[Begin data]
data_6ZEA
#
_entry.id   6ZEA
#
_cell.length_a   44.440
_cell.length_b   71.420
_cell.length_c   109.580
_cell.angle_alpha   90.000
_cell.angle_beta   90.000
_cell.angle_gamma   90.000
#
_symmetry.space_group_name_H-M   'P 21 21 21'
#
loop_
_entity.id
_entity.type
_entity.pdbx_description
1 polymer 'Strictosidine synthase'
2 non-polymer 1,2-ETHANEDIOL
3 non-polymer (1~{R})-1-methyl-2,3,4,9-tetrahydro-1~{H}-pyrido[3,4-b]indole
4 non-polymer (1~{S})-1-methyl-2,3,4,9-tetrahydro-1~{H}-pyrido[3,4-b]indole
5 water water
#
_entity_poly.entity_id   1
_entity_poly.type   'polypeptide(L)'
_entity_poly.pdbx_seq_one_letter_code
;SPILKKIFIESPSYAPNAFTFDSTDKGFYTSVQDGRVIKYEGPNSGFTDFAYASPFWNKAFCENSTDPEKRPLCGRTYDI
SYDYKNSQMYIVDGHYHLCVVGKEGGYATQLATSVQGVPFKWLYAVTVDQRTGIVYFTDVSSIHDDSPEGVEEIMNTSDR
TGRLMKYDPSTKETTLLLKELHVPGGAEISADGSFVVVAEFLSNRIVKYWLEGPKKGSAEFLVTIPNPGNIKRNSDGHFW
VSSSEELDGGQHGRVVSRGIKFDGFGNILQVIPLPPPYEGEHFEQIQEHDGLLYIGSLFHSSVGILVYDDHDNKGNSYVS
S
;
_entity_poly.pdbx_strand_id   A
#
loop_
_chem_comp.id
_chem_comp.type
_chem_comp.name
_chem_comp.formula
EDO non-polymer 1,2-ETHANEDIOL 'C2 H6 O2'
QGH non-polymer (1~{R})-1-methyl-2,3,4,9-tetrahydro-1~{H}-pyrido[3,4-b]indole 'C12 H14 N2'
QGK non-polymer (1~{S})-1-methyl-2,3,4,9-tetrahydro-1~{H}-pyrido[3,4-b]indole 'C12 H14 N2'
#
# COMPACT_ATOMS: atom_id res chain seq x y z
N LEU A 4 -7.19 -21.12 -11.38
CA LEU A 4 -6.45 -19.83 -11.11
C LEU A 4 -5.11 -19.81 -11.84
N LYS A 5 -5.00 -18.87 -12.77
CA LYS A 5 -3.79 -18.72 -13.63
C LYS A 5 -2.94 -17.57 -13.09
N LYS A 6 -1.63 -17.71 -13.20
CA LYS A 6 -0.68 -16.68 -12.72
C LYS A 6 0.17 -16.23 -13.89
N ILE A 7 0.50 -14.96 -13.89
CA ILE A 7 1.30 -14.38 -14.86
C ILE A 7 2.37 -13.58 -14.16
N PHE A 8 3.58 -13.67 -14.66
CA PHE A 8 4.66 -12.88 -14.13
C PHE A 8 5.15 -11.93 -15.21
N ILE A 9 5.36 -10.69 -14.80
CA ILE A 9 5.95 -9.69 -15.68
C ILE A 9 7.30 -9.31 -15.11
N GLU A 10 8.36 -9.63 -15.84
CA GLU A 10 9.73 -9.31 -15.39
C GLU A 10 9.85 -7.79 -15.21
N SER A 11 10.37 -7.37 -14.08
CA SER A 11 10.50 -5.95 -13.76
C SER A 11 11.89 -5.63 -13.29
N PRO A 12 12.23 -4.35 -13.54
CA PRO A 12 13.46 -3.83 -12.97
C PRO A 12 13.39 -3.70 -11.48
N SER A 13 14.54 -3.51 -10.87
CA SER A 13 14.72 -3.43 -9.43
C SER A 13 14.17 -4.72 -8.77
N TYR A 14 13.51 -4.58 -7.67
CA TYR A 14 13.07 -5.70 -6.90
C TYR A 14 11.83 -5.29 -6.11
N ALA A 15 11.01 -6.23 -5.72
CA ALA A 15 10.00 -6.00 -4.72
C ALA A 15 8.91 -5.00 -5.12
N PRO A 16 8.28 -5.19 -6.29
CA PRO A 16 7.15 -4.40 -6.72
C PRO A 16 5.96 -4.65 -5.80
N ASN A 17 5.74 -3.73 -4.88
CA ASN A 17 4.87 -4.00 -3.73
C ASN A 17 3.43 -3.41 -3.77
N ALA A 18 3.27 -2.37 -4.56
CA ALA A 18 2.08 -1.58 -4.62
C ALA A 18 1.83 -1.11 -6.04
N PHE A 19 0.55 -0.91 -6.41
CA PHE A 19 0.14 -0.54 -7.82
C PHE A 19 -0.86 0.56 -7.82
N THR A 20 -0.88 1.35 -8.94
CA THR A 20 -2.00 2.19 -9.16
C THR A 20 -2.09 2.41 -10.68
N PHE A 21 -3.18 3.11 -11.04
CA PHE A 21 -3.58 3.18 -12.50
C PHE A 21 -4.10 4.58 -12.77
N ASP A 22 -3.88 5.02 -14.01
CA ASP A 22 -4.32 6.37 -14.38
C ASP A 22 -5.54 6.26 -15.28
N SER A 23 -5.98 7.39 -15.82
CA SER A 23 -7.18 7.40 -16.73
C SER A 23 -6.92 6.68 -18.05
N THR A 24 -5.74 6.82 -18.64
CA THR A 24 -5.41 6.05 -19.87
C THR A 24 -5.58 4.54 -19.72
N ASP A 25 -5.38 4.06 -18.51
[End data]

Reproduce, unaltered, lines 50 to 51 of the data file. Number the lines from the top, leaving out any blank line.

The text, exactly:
C LYS A 5 -2.94 -17.57 -13.09
N LYS A 6 -1.63 -17.71 -13.20